Turkish pilots will continue training on the F-35A Joint Strike Fighter out at Luke Air Force Base, Arizona, even though the Pentagon suspended deliveries of F-35 equipment to Turkey over the country’s acquisition of a Russian missile defense system.

While U.S. officials say the Russian S-400 system poses a threat to the fifth generation stealth fighter, there is no security risk to training Turkish pilots to fly the aircraft.

“The training is continuing,” Pentagon spokesman Lt. Col. Mike Andrews told Air Force Times.

The concern isn’t that Turkish pilots would have access to F-35 technology, but that using the F-35 alongside a Russian-made air defense system could compromise the F-35 technology by feeding data on the aircraft to foreign adversaries.

“The S-400 would collect other types of data that would be helpful to anyone who doesn’t have the F-35," Andrews said.

“We’ve been very consistent on that," he added. "The S-400 is incompatible with the F-35 because of the collection efforts and because the S-400 is a Russian-made air defense system, and it’s not NATO inter-operable, which is why we’ve been offering the Patriot system.”

The Patriot surface-to-air missile system has been offered to Turkey as an alternative to the S-400, but Ankara officials have so far not been receptive to dropping the Russian technology altogether.

The first group of Turkish pilots completed their instructor training in March 2018, said Maj. Rebecca Heyse, a 56th Fighter Wing spokeswoman.

“They are full-up instructor pilots,” she said. “It was a two-part course. They first completed the transition course into the F-35, and then they went through an instructor pilot upgrade course. That is completed and they will be staying as full-time instructor pilots in the 63rd Fighter Squadron for a couple of years.”

Heyse couldn’t disclose the exact number of Turkish pilots in the training pipeline. But there are two Turkish F-35 jets at the 63rd Fighter Squadron.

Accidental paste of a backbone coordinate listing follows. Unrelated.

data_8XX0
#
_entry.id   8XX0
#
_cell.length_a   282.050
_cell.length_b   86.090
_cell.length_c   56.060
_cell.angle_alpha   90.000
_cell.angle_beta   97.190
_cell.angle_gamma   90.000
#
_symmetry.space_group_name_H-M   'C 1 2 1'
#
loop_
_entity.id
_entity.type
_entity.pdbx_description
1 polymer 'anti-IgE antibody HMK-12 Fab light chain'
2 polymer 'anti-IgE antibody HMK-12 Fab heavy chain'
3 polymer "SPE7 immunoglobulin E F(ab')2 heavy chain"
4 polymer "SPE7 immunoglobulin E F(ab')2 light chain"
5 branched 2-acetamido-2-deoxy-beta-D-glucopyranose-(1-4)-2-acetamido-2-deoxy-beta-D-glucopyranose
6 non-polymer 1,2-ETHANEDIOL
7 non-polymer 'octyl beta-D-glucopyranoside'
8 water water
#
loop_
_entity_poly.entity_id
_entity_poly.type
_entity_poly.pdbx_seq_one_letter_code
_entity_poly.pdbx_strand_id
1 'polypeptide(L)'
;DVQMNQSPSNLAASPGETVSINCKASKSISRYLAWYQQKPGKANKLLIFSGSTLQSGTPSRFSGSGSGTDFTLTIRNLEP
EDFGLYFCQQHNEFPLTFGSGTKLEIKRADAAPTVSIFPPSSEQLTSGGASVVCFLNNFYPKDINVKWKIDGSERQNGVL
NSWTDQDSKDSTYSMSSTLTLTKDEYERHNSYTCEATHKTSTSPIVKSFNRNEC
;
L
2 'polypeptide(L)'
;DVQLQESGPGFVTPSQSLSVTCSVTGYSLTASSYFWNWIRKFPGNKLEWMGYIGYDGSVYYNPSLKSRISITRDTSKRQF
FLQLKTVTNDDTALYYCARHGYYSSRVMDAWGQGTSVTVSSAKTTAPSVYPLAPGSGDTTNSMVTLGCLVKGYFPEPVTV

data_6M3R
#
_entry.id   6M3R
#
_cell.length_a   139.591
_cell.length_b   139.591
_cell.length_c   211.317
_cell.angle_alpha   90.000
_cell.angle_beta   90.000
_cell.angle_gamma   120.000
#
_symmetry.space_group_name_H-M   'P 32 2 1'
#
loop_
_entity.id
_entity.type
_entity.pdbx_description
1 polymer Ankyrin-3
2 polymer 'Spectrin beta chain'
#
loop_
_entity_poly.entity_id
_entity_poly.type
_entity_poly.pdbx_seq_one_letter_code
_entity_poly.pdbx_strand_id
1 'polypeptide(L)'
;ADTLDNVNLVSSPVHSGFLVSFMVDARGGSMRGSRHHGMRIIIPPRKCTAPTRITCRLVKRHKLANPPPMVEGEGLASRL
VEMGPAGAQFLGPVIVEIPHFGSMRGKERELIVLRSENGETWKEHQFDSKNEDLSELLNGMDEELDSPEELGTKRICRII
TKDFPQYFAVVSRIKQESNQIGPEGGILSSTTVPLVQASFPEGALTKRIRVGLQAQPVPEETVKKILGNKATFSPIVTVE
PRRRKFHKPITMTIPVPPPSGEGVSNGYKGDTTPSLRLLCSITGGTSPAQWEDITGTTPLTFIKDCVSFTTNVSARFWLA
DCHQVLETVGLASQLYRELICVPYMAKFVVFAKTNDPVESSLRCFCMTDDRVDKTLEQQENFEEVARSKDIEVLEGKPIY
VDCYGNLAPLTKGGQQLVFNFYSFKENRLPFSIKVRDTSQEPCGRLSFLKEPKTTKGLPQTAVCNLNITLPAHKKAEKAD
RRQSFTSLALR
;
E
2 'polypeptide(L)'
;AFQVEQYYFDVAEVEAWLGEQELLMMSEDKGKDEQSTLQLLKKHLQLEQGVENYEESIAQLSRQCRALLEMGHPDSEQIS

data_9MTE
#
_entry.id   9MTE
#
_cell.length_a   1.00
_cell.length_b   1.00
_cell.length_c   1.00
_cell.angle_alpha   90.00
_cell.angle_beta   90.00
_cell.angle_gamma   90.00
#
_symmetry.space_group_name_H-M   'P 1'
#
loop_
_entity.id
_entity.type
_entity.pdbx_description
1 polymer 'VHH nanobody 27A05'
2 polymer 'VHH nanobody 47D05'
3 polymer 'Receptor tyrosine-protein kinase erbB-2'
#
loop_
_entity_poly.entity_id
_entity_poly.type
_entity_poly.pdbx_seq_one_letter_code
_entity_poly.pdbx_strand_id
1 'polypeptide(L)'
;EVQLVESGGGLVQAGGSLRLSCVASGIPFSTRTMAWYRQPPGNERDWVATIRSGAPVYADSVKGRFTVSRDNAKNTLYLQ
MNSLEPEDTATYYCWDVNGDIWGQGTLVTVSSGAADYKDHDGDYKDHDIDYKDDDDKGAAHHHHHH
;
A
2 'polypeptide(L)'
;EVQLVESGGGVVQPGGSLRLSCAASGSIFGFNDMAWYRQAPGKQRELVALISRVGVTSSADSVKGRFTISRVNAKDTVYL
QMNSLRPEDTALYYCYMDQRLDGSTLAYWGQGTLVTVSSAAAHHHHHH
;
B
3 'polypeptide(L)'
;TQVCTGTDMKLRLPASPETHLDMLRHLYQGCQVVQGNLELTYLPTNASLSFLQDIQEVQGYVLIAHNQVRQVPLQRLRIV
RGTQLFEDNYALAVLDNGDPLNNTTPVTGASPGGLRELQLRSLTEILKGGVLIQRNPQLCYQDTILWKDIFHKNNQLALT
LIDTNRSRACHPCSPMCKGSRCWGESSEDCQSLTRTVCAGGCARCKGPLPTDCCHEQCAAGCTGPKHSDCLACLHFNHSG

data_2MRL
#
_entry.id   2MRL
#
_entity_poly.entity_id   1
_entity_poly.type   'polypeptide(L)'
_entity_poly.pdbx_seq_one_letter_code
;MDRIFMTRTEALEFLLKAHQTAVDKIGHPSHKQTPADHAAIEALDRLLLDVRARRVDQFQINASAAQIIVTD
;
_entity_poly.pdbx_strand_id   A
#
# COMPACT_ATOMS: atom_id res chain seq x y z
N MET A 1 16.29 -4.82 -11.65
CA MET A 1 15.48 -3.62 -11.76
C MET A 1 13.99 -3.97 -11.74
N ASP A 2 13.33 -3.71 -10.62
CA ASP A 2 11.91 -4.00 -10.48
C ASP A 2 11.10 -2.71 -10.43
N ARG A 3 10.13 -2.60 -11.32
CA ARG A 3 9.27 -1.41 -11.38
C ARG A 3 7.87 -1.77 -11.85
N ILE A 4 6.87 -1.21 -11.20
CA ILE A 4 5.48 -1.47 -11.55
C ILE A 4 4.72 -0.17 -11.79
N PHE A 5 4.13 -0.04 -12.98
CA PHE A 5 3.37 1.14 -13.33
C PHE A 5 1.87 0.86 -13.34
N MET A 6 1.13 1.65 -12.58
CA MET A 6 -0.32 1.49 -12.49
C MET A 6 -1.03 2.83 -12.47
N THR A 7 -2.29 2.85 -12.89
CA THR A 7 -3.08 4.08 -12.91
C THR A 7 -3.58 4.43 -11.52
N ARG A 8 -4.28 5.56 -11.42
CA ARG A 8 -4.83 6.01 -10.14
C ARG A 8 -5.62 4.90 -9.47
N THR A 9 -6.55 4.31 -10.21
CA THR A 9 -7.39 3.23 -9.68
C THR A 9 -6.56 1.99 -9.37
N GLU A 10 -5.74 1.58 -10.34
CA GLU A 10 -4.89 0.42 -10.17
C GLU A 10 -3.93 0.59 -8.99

Luke AFB acts as a central hub for F-35A training. Each country involved in the program sends a cadre of pilots to transition into the F-35 and then become instructors at the Phoenix base.

“We have Australian, Norwegian, Italian, Turkish and Dutch instructor pilots that stay and train both international and U.S. pilots full time,” Heyse said.

For now, the Turkish pilots are staying at Luke AFB.

And while there is no security concerns related to their training on the aircraft, “should Turkey procure the S-400, their continued participation in the F-35 program is at risk," the Pentagon said in a statement Monday afternoon.

An F-35 Lightning II lands at the conclusion of the Heritage Flight during Luke Days at Luke Air Force Base, Ariz., in March 2018. (Staff Sgt. Tyler Bolken/Air Force)
An F-35 Lightning II lands at the conclusion of the Heritage Flight during Luke Days at Luke Air Force Base, Ariz., in March 2018. (Staff Sgt. Tyler Bolken/Air Force)

That would make it useless to have Turkish pilots training on an air frame they will never field operationally.

Air Force Gen. Tod Wolters, the nominee to helm U.S. European Command, concurred with the Pentagon’s standing line of reasoning Tuesday during his confirmation hearing.

"We all understand that Turkey is an important ally in the region,” Wolters said. "But it’s absolutely unsustainable to support co-location of an F-35 and S-400.”

U.S. Defense Secretary Patrick Shanahan was optimistic about there being a solution to the geopolitical squabble Tuesday, telling reporters that he is “very confident in the Patriot proposal that we’ve delivered to Turkey.”

“I’ve had a number of conversations with Defense Minister [Hulusi] Akar and I really think we’ll resolve this situation with our strategic partners,” he said.

Defense News reporter Joe Gould contributed to this report.